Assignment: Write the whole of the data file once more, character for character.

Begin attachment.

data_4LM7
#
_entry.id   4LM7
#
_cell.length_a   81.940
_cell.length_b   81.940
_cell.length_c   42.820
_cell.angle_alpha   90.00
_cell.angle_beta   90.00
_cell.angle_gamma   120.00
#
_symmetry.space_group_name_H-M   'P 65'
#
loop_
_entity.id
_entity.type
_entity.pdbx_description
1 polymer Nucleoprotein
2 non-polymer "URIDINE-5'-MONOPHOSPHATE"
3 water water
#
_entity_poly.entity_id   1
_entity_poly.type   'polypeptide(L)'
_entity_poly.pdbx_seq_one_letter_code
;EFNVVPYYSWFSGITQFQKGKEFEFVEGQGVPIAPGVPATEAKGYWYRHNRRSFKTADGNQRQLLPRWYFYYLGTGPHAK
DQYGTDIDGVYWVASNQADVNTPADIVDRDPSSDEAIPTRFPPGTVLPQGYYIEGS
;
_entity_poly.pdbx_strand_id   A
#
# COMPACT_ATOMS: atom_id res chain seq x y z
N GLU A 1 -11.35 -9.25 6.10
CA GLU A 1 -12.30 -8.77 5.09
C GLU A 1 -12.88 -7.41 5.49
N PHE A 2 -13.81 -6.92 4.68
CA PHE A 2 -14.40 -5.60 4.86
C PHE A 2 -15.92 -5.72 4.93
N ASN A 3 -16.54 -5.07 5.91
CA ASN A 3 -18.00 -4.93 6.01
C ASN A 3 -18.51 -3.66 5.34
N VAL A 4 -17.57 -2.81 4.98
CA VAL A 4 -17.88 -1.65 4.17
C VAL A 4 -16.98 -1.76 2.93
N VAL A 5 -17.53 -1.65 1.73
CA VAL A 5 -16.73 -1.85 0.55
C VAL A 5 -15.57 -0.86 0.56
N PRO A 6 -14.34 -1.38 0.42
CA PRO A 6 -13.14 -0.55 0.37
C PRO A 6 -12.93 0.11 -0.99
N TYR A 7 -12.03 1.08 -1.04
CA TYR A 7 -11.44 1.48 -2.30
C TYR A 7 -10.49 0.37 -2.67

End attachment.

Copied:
data_4LM7
#
_entry.id   4LM7
#
_cell.length_a   81.940
_cell.length_b   81.940
_cell.length_c   42.820
_cell.angle_alpha   90.00
_cell.angle_beta   90.00
_cell.angle_gamma   120.00
#
_symmetry.space_group_name_H-M   'P 65'
#
loop_
_entity.id
_entity.type
_entity.pdbx_description
1 polymer Nucleoprotein
2 non-polymer "URIDINE-5'-MONOPHOSPHATE"
3 water water
#
_entity_poly.entity_id   1
_entity_poly.type   'polypeptide(L)'
_entity_poly.pdbx_seq_one_letter_code
;EFNVVPYYSWFSGITQFQKGKEFEFVEGQGVPIAPGVPATEAKGYWYRHNRRSFKTADGNQRQLLPRWYFYYLGTGPHAK
DQYGTDIDGVYWVASNQADVNTPADIVDRDPSSDEAIPTRFPPGTVLPQGYYIEGS
;
_entity_poly.pdbx_strand_id   A
#
# COMPACT_ATOMS: atom_id res chain seq x y z
N GLU A 1 -11.35 -9.25 6.10
CA GLU A 1 -12.30 -8.77 5.09
C GLU A 1 -12.88 -7.41 5.49
N PHE A 2 -13.81 -6.92 4.68
CA PHE A 2 -14.40 -5.60 4.86
C PHE A 2 -15.92 -5.72 4.93
N ASN A 3 -16.54 -5.07 5.91
CA ASN A 3 -18.00 -4.93 6.01
C ASN A 3 -18.51 -3.66 5.34
N VAL A 4 -17.57 -2.81 4.98
CA VAL A 4 -17.88 -1.65 4.17
C VAL A 4 -16.98 -1.76 2.93
N VAL A 5 -17.53 -1.65 1.73
CA VAL A 5 -16.73 -1.85 0.55
C VAL A 5 -15.57 -0.86 0.56
N PRO A 6 -14.34 -1.38 0.42
CA PRO A 6 -13.14 -0.55 0.37
C PRO A 6 -12.93 0.11 -0.99
N TYR A 7 -12.03 1.08 -1.04
CA TYR A 7 -11.44 1.48 -2.30
C TYR A 7 -10.49 0.37 -2.67